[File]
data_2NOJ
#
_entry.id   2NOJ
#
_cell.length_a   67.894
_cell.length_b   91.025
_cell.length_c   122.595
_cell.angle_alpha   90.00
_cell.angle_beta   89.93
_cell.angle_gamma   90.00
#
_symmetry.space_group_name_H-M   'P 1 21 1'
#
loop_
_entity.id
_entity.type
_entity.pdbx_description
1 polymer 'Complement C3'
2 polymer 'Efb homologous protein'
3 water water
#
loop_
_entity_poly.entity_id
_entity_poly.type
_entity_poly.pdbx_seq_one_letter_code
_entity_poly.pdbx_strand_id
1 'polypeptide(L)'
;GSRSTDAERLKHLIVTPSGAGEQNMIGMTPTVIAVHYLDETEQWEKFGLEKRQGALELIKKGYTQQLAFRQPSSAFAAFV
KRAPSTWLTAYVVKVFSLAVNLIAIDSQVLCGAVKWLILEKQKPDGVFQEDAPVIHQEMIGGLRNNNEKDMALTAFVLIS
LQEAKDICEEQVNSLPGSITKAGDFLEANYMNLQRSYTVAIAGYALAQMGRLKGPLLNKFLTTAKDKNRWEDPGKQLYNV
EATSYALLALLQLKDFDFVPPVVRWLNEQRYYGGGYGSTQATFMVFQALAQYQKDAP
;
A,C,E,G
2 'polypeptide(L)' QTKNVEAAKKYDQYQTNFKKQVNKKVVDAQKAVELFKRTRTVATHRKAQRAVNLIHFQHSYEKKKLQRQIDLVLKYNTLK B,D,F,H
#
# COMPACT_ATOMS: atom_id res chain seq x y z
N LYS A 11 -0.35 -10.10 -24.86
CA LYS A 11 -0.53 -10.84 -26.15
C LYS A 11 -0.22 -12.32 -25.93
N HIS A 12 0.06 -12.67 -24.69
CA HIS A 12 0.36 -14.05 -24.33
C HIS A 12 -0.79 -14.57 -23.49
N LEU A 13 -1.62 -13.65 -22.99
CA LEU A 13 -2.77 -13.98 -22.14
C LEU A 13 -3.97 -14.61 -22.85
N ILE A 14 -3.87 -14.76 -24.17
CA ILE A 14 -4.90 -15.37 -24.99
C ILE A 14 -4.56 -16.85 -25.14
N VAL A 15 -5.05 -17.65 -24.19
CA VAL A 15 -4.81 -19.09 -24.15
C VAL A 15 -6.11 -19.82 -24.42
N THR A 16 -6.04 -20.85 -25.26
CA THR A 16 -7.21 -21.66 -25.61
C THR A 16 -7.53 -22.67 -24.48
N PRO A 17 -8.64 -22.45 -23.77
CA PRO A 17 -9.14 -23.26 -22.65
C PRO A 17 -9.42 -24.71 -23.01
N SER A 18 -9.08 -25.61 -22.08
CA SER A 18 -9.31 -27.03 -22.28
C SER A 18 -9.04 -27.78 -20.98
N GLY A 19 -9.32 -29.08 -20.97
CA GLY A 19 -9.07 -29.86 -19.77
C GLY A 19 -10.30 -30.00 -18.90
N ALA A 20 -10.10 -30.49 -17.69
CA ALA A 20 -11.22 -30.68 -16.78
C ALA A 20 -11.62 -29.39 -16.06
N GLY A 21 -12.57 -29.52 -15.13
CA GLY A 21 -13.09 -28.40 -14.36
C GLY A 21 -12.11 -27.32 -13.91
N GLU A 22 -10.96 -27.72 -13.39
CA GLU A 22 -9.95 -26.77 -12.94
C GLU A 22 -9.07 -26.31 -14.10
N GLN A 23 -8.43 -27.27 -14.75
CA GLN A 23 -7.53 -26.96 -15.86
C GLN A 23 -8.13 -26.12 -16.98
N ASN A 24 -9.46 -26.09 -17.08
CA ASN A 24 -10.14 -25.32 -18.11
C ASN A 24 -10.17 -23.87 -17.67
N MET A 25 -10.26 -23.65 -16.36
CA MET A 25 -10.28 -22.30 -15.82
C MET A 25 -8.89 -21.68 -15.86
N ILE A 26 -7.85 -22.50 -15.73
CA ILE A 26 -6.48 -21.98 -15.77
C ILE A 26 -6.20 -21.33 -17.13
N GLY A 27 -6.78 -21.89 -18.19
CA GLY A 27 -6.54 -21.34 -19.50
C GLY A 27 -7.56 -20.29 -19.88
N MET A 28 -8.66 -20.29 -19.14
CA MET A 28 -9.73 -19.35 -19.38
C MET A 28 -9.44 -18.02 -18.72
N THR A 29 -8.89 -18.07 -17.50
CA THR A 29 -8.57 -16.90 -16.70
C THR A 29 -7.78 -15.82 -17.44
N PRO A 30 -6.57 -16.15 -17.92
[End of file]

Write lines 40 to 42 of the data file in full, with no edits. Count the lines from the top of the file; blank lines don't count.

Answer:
N HIS A 12 0.06 -12.67 -24.69
CA HIS A 12 0.36 -14.05 -24.33
C HIS A 12 -0.79 -14.57 -23.49